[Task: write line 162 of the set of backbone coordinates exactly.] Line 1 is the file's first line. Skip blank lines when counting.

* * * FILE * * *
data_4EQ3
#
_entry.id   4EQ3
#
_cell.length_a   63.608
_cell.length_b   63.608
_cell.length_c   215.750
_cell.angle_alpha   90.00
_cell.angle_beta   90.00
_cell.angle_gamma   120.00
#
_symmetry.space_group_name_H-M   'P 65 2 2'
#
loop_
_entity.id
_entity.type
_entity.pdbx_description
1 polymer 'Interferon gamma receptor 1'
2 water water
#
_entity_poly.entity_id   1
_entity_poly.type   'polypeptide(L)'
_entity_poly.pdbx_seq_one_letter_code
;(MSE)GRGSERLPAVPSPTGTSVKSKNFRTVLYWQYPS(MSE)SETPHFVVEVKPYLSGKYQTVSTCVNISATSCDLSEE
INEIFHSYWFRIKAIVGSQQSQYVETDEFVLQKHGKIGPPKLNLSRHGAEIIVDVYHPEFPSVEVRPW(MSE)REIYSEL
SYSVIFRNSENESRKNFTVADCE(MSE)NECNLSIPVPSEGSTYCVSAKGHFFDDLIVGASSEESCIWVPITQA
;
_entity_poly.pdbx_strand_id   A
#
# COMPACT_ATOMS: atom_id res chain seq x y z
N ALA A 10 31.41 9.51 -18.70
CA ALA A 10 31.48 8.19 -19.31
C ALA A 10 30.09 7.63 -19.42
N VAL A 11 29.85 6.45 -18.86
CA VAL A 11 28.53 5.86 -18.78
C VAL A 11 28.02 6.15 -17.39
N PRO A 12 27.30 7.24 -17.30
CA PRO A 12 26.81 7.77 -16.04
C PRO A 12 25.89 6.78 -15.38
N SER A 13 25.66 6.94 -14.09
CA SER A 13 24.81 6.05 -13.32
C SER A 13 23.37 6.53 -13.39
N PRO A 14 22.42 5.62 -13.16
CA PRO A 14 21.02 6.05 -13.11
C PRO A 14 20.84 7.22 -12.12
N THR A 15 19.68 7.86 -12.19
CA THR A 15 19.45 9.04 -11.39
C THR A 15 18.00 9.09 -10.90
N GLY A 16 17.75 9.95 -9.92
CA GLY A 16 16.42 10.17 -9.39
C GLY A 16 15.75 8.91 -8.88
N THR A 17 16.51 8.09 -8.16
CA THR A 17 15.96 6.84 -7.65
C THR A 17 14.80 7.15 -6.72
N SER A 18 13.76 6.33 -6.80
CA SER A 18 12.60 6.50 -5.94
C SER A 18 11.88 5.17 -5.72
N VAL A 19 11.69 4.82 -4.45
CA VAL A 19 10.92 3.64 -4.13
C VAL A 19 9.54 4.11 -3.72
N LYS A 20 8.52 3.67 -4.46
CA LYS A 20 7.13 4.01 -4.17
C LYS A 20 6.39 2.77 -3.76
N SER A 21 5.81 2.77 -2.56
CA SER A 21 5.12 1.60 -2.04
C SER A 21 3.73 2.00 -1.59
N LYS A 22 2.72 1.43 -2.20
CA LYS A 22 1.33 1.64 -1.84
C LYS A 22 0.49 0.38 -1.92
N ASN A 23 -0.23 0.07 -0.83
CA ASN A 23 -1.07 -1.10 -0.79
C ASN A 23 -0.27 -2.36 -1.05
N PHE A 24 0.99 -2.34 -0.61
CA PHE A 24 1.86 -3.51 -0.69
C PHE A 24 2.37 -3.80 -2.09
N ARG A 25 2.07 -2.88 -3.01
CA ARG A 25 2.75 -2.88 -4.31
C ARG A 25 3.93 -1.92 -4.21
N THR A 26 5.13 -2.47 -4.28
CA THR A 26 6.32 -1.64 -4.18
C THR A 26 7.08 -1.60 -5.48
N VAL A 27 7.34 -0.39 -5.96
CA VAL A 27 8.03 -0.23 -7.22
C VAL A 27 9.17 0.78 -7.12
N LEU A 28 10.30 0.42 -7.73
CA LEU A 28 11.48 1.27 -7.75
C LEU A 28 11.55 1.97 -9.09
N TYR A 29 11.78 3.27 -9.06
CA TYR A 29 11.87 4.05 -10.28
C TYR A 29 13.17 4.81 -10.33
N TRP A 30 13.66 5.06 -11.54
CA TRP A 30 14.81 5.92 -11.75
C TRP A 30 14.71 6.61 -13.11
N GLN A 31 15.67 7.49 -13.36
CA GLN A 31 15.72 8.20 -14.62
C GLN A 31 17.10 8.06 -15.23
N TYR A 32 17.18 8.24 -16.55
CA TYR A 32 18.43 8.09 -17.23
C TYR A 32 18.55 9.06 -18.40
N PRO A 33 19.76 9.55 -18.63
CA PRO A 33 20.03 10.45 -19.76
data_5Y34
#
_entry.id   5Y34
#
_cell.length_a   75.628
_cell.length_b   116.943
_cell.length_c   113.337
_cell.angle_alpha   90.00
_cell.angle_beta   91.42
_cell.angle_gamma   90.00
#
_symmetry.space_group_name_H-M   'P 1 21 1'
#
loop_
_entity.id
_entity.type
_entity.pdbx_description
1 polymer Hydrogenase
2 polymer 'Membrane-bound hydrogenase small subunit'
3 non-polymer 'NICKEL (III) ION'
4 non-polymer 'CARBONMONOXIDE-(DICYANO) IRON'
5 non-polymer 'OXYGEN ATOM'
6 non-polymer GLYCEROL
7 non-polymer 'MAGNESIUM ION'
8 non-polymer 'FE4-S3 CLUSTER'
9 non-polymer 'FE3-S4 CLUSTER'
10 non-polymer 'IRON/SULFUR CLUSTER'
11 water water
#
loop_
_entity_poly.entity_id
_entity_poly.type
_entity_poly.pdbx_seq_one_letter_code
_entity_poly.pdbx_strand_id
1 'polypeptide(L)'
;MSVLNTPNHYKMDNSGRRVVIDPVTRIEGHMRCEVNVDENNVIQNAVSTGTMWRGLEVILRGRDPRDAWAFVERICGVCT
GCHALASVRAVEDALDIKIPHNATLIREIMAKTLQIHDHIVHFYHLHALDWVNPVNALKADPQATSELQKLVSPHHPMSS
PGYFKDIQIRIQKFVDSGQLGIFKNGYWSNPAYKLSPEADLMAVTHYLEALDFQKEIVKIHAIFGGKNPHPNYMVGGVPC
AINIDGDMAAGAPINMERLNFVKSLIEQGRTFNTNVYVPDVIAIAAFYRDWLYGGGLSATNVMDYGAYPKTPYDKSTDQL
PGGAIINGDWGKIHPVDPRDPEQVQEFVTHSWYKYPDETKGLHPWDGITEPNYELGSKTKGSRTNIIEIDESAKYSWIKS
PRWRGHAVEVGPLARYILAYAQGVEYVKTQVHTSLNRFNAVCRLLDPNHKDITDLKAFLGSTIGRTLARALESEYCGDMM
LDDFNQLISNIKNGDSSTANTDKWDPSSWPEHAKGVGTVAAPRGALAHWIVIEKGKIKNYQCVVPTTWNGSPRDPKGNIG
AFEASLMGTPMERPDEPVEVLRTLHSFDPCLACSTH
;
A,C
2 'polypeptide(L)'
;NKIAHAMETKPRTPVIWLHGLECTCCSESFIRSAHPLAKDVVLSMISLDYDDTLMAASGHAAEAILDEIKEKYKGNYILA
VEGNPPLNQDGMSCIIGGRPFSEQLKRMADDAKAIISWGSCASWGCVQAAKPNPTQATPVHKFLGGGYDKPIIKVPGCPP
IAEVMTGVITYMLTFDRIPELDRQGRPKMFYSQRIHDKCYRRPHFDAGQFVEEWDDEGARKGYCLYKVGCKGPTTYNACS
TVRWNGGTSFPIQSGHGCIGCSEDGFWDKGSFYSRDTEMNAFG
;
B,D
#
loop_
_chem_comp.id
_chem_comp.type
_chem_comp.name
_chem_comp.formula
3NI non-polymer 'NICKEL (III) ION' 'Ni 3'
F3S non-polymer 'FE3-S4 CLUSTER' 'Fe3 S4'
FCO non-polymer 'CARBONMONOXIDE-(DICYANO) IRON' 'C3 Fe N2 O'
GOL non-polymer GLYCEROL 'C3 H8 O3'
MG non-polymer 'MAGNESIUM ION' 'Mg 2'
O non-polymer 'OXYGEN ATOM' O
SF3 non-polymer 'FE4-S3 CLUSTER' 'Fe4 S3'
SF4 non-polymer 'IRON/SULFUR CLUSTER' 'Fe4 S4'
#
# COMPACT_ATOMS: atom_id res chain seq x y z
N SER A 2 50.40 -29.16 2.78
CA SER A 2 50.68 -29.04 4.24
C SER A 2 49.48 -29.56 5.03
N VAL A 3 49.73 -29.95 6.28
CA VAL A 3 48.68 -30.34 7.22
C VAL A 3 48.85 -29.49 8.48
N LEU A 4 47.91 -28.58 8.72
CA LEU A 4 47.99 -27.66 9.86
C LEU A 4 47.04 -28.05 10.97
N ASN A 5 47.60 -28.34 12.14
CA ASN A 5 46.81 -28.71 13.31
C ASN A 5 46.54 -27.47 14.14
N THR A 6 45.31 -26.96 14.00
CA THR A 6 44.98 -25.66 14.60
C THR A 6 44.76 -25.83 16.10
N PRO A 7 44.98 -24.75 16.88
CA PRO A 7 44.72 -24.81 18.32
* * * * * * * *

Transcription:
FCO non-polymer 'CARBONMONOXIDE-(DICYANO) IRON' 'C3 Fe N2 O'